Threatened species

 

  Heirisson Prong Threatened Species Project

 

 

 

 

 

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The Greater Stick-Nest Rat  (Leporillus conditor)

The Greater Stick-nest Rat is a threatened native rodent. It was once widely distributed across southern Australia, declining rapidly with European settlement and the spread of livestock during the nineteenth century. It became extinct on the mainland in the 1930s, remaining only on East and West Franklin Islands off the coast of South Australia. The species has been reintroduced to a number of islands in South Australia and Salutation Island at Shark Bay, Western Australia.

greater stick-nest rat

They are renowned for the construction of large communal nests made of branches and lined with grass and soft vegetation, and a gentle nature that makes them easy targets for predators. The rats are exclusively herbivorous and eat leaves and fruits of succulent plants such as bluebush and saltbush. One to three young are born after a gestation period of 44 days, becoming independent two months later. They can breed all year, and are capable of producing two or three litters per year.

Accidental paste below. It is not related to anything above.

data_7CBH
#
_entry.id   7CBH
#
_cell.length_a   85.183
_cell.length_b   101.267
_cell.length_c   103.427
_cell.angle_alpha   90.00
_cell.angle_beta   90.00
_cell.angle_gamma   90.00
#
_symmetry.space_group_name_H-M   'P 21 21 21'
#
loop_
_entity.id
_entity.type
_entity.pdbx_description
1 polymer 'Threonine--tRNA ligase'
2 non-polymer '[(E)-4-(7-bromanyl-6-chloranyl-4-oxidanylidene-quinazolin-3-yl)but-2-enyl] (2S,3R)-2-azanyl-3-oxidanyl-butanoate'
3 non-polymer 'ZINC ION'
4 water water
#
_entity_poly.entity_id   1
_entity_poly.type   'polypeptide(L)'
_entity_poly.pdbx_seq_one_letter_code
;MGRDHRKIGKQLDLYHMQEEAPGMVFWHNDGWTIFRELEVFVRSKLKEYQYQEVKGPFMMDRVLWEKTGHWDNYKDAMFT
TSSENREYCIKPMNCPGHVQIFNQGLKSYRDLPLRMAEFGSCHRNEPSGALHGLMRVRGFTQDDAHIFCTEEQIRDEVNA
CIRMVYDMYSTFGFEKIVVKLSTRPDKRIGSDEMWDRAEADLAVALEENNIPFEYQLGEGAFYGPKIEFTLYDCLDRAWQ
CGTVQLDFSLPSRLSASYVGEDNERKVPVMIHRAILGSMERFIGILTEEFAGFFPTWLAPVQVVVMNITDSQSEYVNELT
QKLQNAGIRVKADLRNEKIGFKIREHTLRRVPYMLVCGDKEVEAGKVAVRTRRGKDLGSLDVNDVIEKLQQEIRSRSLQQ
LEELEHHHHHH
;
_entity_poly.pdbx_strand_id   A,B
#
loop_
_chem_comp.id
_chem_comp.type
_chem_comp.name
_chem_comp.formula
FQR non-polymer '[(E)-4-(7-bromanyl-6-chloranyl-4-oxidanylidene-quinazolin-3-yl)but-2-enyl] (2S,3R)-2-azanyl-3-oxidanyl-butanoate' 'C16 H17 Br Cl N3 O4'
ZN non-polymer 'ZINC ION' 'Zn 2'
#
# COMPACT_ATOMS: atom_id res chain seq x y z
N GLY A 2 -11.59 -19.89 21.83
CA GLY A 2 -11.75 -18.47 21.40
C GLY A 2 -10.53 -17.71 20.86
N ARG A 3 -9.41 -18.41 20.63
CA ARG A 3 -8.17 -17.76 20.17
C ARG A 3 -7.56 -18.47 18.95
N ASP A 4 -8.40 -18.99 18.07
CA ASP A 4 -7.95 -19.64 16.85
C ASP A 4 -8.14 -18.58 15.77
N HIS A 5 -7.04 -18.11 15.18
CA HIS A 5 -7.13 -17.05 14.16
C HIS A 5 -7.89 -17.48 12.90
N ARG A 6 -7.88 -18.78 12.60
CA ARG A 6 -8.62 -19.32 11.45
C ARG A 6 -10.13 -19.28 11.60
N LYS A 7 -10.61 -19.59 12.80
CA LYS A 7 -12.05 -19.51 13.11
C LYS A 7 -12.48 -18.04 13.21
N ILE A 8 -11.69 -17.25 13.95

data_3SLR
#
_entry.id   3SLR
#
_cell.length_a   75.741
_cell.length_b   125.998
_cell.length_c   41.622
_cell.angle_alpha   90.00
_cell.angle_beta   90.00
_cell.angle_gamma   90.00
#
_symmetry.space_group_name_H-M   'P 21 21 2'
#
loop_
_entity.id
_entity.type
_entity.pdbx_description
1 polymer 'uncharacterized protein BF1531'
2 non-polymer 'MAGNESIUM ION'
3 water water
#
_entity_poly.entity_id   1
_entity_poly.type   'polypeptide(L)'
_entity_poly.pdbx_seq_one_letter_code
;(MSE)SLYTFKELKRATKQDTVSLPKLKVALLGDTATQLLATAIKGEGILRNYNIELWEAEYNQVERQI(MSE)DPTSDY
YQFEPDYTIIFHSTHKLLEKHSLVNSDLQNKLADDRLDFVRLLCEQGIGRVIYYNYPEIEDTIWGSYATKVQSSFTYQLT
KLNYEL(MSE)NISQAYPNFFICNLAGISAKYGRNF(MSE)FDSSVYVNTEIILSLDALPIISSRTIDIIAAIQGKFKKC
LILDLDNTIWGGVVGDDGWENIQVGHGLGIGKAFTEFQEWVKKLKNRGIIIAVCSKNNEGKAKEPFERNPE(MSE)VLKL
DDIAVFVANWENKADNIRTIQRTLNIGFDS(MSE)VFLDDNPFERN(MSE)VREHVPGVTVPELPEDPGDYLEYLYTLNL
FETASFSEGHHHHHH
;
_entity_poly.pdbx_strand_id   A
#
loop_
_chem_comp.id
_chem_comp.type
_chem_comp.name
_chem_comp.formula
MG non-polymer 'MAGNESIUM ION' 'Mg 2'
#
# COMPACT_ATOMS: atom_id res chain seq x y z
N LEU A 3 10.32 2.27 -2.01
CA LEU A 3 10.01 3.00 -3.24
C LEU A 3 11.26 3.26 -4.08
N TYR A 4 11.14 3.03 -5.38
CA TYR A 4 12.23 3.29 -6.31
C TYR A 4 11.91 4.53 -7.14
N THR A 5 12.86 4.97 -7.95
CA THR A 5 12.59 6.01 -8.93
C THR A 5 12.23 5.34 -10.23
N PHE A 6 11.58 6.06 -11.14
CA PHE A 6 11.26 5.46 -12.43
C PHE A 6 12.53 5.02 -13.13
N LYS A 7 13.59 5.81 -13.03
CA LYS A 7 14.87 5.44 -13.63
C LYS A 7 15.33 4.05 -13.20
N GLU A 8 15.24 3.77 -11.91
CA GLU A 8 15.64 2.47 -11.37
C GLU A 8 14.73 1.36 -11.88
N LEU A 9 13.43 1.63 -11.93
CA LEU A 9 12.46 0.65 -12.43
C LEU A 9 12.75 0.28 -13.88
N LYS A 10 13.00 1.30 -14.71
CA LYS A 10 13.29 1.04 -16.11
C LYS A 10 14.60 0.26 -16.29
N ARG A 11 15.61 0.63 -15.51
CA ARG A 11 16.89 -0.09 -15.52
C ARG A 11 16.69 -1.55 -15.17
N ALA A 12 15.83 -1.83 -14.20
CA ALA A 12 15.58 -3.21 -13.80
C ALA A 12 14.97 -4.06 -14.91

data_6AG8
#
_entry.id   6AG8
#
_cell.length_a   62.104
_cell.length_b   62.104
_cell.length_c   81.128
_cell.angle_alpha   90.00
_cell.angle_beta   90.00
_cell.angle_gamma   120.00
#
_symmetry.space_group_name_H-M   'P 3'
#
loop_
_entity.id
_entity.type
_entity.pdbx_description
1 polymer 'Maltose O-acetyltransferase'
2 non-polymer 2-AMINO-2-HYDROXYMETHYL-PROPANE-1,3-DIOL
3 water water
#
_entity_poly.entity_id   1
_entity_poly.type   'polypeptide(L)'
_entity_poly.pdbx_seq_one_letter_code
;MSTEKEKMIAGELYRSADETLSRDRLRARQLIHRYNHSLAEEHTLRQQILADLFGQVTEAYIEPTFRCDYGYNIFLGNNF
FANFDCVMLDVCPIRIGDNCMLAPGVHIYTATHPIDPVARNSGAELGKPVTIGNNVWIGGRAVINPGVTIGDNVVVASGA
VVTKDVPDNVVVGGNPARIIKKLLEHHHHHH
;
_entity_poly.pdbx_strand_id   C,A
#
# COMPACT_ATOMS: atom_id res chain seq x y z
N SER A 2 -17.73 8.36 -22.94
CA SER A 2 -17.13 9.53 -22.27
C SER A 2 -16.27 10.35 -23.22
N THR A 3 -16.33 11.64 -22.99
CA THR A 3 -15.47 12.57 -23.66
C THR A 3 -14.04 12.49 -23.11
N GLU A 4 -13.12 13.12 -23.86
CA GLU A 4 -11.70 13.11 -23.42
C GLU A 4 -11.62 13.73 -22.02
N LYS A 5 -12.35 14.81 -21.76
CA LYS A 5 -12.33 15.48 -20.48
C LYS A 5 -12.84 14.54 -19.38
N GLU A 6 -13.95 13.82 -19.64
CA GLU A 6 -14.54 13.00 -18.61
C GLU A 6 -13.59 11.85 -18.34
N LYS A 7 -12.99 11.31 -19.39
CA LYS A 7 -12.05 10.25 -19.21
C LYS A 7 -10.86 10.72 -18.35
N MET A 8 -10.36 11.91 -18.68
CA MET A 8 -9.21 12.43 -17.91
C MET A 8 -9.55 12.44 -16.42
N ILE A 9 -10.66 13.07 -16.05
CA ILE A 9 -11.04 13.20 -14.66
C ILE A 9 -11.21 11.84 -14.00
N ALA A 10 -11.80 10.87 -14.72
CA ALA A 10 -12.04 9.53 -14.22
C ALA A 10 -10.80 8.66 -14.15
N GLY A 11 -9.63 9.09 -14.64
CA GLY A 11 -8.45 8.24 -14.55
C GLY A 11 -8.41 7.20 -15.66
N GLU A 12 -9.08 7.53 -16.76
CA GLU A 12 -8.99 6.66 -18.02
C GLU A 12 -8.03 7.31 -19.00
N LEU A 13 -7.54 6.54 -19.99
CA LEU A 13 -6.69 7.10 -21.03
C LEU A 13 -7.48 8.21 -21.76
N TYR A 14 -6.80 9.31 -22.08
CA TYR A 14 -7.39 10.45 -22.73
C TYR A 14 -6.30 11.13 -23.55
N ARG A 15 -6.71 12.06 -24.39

The species has been successfully reintroduced to a number of islands, however most attempts at mainland reintroductions have been unsuccessful. The reintroductions have met with failure due to predation by introduced predators - foxes and feral cats, and through a lack of cover to avoid predation by introduced and native predators, such as goannas and owls.

greater stick-nest rat former distribution

Shading indicates former distribution, black dots give present distribution

Greater Stick-nest Rats were reintroduced to a 1400 hectare enclosure near Roxby Downs in South Australia in 1998, and the population is being monitored. In August and October 1999, and October 2001, Greater Stick-nest Rats were released at Heirisson Prong, Shark Bay, Western Australia. Forty eight animals were released in a co-operative effort between CSIRO, the Useless Loop community, Shark Bay Salt Joint Venture, Earthwatch volunteers, and the Western Australian Department of Conservation and Land Management.  The population on Heirisson Prong is still extant in 2004, albeit at very low numbers.


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